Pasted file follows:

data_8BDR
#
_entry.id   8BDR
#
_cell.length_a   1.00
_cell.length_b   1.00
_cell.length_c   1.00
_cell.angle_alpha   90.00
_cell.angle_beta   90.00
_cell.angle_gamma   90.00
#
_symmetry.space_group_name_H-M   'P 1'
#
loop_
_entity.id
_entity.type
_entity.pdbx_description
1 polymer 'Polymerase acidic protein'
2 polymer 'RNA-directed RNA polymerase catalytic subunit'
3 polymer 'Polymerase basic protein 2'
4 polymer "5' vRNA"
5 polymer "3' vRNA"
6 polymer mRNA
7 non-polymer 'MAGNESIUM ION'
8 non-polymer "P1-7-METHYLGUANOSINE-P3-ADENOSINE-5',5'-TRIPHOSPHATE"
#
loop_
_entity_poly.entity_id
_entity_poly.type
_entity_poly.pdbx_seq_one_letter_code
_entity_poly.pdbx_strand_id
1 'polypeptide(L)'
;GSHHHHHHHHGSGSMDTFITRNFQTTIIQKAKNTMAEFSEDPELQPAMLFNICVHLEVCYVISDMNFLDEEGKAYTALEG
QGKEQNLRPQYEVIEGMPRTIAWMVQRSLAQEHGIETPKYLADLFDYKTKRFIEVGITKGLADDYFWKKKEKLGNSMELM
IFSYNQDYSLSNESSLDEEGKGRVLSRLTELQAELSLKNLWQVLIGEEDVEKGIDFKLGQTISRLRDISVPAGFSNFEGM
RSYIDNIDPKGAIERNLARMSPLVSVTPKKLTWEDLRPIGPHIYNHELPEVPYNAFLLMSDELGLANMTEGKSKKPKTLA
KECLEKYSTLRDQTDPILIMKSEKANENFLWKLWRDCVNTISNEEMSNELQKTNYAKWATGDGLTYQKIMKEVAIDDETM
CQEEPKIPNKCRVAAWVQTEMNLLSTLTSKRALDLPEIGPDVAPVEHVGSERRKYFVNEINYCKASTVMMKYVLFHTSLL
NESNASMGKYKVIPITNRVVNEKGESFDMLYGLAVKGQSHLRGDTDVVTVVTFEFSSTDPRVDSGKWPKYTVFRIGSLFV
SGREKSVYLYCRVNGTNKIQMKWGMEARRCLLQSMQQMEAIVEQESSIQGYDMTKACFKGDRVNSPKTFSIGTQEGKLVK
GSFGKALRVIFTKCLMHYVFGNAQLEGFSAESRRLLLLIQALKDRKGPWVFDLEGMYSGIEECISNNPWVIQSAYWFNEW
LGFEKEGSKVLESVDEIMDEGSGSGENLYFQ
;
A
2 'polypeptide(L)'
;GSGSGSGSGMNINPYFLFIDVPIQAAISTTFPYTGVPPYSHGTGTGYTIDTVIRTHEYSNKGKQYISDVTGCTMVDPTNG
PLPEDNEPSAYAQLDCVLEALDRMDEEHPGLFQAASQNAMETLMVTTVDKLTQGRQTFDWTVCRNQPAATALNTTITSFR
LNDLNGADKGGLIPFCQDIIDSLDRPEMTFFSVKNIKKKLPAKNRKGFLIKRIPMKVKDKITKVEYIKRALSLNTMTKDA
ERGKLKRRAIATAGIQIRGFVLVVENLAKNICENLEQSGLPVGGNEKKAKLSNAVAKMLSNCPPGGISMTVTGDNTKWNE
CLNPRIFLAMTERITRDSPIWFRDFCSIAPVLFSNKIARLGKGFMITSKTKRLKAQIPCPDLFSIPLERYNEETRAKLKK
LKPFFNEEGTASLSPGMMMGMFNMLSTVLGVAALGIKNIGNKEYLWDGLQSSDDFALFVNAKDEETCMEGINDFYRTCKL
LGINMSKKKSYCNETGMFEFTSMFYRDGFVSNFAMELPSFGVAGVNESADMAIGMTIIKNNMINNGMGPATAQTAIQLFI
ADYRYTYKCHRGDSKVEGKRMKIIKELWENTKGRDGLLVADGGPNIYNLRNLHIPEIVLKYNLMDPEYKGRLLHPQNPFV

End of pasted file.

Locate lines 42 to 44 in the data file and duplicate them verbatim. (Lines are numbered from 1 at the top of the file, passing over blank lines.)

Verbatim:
LGFEKEGSKVLESVDEIMDEGSGSGENLYFQ
;
A